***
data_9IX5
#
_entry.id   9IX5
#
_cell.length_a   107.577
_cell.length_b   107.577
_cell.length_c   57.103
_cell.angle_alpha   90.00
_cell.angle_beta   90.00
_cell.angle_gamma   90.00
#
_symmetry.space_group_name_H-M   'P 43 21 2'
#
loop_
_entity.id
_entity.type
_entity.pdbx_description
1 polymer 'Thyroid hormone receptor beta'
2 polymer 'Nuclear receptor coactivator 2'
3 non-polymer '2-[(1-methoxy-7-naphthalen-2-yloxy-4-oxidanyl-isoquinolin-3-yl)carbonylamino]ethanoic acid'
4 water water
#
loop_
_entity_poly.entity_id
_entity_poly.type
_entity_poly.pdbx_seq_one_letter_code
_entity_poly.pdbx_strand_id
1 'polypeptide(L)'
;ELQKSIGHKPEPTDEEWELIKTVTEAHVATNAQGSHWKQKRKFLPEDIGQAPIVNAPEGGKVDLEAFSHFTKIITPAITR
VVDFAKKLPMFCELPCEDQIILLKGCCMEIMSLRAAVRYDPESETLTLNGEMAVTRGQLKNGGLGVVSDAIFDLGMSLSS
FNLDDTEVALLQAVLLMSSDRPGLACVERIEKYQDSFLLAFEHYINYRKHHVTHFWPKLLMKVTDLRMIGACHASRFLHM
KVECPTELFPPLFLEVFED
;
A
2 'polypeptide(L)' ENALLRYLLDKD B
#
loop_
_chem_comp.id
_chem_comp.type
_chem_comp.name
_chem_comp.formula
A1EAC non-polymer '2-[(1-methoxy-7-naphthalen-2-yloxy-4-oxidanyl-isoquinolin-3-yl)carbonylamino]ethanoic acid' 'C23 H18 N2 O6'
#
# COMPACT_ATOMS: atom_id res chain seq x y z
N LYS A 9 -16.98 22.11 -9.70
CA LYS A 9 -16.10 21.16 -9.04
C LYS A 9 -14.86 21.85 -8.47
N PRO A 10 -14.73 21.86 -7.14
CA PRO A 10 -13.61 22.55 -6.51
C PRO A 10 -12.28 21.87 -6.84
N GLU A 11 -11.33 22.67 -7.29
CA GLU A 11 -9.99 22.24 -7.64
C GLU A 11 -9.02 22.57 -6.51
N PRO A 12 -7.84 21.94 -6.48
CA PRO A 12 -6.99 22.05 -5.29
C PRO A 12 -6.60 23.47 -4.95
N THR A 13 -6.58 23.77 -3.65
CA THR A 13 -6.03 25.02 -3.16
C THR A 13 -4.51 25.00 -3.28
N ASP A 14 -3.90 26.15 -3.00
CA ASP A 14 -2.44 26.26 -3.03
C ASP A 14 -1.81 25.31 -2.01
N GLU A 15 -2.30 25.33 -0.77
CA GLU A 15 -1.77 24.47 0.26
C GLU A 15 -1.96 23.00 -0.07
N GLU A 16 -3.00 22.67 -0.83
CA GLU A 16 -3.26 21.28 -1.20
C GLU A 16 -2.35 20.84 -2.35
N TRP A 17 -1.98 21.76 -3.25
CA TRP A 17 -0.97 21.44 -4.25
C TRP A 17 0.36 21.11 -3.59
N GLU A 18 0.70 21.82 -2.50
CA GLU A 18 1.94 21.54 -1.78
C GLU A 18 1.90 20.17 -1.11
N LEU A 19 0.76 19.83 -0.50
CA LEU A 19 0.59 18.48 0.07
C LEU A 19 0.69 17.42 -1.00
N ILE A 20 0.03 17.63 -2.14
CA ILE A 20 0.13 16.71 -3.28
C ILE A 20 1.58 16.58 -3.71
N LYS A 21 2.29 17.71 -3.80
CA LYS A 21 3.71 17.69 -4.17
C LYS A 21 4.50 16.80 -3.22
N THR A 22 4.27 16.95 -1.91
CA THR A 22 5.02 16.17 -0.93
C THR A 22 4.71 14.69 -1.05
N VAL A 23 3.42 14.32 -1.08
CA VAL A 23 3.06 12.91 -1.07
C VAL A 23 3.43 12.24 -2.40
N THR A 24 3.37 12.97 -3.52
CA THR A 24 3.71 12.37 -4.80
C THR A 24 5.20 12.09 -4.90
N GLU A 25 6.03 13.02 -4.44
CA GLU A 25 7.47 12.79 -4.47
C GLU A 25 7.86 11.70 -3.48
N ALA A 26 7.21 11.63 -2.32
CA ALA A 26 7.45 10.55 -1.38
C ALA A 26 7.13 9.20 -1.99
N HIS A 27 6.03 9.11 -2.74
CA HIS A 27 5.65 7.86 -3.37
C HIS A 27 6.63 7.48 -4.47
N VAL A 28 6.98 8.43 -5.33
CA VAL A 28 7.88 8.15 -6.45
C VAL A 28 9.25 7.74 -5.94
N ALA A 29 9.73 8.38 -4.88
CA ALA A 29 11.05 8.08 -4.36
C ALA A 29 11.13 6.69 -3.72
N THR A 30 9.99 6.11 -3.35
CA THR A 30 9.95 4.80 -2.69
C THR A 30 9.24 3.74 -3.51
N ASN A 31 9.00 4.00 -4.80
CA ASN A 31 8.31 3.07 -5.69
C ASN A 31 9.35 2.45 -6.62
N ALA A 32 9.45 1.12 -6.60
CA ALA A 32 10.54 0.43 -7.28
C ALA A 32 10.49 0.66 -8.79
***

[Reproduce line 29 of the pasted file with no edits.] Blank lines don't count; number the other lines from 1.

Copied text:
;ELQKSIGHKPEPTDEEWELIKTVTEAHVATNAQGSHWKQKRKFLPEDIGQAPIVNAPEGGKVDLEAFSHFTKIITPAITR